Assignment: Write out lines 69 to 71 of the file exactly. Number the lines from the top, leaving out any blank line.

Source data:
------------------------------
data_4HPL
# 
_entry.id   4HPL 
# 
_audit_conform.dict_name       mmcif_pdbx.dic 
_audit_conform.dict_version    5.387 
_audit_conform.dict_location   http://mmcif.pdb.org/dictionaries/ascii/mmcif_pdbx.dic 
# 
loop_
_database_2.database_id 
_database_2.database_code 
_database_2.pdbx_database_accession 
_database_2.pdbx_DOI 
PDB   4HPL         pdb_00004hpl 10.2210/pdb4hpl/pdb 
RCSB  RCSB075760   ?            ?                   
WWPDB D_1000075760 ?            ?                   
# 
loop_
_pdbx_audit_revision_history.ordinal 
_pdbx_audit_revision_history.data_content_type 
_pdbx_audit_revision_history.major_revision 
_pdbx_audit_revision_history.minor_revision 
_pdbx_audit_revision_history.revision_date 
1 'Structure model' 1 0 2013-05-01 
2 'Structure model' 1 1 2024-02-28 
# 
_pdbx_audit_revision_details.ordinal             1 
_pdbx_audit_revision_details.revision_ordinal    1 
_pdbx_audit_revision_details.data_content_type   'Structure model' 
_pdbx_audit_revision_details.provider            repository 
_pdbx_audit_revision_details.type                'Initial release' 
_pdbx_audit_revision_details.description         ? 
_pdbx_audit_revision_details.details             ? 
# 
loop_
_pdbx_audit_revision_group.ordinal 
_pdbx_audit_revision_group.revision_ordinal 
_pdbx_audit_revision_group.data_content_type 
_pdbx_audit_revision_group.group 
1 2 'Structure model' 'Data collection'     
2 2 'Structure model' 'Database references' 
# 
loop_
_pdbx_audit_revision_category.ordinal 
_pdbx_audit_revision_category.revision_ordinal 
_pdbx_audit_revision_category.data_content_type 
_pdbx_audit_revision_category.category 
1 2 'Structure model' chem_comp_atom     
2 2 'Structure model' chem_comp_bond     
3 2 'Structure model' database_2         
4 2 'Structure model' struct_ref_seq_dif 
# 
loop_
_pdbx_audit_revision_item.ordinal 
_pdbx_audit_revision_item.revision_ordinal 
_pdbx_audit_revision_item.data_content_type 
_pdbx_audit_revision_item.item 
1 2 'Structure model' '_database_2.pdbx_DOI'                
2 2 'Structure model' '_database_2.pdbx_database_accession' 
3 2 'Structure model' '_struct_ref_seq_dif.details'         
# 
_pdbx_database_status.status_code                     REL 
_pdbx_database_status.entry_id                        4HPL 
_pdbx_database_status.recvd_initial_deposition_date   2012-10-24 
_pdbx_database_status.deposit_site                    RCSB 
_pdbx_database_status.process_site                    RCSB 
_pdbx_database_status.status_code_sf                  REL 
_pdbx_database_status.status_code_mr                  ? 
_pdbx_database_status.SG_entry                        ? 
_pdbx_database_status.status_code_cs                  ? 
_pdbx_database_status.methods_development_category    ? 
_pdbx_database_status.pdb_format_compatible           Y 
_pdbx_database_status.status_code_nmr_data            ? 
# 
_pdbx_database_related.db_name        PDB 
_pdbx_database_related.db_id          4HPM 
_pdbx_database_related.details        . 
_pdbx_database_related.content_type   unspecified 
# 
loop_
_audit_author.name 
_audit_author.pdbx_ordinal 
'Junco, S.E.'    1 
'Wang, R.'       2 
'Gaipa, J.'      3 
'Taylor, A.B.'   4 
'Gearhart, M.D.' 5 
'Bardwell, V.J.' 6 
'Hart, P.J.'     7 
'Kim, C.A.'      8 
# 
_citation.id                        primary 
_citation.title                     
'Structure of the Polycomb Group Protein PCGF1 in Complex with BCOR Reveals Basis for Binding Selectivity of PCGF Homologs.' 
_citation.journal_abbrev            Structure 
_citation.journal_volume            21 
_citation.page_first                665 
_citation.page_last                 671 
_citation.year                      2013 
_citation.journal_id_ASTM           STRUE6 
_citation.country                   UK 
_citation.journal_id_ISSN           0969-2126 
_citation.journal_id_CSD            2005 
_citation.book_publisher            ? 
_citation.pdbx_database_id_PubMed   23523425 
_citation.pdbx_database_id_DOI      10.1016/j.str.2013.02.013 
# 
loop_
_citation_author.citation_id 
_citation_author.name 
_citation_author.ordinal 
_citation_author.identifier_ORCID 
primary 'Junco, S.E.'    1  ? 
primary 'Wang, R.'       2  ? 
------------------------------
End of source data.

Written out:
_pdbx_database_status.SG_entry                        ? 
_pdbx_database_status.status_code_cs                  ? 
_pdbx_database_status.methods_development_category    ? 